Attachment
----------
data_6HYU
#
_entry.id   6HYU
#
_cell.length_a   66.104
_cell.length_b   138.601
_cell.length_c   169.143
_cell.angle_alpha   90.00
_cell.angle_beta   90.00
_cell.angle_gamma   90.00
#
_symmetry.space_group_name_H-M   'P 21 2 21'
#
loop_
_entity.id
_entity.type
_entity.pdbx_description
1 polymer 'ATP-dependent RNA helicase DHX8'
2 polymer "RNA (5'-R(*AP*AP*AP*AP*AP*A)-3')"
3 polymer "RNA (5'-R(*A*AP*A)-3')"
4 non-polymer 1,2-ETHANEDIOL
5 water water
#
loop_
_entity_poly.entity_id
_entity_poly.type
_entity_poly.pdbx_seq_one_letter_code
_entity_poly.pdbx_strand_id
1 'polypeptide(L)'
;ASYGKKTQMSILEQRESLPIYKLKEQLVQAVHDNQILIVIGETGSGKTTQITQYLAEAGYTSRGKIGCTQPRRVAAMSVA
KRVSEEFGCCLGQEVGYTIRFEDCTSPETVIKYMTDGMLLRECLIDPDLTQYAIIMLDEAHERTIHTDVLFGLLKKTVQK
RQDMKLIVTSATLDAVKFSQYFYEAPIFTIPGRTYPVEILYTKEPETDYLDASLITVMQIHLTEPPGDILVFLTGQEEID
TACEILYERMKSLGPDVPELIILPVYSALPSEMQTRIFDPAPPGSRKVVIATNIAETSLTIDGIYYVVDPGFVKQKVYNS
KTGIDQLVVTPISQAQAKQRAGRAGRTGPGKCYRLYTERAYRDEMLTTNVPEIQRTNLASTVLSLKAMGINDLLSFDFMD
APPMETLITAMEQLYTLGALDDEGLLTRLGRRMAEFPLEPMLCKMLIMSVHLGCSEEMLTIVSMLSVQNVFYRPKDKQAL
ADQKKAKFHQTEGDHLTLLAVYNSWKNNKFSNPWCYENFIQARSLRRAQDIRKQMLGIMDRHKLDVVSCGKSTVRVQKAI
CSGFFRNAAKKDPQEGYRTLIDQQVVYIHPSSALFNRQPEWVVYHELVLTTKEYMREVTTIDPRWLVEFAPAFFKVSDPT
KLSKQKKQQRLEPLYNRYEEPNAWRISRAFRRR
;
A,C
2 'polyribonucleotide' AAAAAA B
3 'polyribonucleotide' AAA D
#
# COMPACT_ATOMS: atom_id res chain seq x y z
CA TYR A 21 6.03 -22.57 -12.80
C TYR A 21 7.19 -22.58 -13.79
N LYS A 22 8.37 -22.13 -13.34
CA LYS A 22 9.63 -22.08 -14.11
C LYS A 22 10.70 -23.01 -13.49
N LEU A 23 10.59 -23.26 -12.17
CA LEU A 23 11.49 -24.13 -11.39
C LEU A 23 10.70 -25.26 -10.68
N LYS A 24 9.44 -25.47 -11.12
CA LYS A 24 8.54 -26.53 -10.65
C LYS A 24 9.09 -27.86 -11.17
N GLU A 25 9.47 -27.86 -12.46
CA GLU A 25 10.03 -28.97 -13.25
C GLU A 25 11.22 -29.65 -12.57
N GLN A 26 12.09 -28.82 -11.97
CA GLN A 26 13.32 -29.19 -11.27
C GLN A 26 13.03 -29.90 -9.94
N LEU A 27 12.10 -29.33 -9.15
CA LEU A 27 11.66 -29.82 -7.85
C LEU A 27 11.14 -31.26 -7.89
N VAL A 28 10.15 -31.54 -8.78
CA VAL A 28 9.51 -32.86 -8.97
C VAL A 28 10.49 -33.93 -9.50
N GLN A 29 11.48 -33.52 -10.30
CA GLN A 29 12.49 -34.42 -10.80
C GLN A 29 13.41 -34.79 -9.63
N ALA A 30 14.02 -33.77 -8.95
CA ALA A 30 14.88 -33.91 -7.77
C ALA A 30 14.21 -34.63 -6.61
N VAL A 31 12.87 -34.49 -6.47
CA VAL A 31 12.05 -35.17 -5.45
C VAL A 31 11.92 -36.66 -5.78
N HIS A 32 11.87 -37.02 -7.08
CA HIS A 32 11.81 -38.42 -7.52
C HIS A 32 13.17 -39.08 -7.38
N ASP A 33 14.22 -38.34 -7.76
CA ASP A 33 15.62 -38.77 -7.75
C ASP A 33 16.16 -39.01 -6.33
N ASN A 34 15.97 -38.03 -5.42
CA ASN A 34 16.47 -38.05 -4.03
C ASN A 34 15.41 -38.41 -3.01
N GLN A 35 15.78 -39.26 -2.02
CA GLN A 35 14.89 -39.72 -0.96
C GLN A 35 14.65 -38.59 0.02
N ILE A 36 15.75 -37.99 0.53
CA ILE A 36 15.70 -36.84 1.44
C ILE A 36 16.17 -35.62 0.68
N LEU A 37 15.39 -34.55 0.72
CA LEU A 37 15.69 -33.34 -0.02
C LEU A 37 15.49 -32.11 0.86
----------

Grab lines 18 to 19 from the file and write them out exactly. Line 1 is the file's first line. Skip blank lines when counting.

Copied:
1 polymer 'ATP-dependent RNA helicase DHX8'
2 polymer "RNA (5'-R(*AP*AP*AP*AP*AP*A)-3')"